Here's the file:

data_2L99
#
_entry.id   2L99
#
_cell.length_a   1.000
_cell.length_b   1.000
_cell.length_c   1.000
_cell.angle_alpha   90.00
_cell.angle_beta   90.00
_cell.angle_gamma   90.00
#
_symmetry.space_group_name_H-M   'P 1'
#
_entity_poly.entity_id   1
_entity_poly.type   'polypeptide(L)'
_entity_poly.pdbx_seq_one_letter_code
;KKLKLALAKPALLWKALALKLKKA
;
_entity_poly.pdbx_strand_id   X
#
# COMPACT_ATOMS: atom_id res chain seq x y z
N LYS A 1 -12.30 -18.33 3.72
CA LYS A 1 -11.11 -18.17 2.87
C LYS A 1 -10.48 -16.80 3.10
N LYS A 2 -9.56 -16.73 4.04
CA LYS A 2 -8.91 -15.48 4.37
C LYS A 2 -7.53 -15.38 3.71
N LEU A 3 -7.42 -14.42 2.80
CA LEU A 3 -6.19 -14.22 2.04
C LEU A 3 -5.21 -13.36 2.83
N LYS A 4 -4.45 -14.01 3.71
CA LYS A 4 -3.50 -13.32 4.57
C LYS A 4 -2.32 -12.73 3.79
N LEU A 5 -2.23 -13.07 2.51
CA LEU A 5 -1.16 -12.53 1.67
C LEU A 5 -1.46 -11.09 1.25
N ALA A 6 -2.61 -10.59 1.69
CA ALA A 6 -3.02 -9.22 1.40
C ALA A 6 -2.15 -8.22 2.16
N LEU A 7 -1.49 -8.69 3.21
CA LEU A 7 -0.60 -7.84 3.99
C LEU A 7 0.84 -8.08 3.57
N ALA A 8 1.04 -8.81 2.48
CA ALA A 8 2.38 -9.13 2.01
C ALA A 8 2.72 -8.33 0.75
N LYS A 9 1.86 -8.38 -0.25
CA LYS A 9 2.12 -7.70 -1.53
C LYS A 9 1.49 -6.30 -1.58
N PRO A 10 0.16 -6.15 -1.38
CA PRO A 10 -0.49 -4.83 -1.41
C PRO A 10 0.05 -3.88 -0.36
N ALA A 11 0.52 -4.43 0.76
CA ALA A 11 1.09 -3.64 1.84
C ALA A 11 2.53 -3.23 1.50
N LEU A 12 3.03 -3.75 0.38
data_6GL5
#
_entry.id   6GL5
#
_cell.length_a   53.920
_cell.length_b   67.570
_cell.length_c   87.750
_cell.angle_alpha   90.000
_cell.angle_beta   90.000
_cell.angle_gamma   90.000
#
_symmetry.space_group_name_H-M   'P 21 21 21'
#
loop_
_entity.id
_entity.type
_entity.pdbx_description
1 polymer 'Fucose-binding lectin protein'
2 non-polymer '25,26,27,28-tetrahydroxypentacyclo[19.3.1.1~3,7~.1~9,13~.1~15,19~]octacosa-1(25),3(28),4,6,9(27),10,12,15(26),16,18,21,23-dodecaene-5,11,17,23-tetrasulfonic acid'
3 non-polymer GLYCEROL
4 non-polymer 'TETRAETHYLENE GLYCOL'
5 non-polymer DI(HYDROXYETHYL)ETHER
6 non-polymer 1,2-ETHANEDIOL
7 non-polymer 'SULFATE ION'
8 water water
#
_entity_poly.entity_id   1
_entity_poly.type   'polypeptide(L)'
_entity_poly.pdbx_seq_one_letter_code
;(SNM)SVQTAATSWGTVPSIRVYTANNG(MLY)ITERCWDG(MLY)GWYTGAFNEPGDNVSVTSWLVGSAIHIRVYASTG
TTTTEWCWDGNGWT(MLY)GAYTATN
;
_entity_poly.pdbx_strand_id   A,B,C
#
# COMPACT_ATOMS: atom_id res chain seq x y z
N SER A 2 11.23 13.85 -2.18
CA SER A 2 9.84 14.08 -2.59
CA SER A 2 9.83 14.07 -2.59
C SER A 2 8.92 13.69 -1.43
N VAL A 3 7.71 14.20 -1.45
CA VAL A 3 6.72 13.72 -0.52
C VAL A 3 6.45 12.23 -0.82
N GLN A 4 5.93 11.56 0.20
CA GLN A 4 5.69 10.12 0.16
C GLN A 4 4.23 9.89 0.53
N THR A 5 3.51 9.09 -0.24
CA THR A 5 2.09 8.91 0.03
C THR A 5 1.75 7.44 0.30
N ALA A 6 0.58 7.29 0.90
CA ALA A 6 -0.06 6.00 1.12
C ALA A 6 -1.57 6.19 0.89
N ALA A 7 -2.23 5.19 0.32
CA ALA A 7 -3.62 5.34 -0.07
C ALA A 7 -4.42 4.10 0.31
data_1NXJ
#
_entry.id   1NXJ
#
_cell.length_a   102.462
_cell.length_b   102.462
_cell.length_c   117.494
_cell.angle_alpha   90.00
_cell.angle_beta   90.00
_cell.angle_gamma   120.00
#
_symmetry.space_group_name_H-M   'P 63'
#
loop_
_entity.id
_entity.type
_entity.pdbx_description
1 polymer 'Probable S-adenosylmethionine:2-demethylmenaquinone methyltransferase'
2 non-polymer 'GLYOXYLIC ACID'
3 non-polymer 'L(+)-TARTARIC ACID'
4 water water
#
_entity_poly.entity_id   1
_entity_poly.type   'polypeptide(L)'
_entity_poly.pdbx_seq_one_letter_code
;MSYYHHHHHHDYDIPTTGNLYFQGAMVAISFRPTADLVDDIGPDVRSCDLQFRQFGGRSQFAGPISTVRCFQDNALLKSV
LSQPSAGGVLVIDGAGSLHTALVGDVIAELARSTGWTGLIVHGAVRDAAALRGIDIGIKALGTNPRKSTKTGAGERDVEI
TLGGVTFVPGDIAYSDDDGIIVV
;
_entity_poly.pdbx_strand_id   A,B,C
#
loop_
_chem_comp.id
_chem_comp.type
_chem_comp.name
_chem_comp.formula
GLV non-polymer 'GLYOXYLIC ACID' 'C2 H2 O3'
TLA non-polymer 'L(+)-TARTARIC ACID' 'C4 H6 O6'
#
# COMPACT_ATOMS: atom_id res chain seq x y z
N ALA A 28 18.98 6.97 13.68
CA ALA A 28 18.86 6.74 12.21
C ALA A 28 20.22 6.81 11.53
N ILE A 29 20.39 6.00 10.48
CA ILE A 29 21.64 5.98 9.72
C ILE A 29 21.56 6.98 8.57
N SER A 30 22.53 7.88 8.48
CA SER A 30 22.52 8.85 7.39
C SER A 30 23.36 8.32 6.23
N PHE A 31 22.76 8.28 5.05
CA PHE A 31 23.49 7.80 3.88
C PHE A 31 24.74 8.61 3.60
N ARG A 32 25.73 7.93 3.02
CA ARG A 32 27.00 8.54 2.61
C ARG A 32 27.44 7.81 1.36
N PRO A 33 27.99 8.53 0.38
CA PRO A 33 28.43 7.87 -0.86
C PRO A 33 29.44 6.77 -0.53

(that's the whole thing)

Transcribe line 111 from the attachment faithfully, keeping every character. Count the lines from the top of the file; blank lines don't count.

#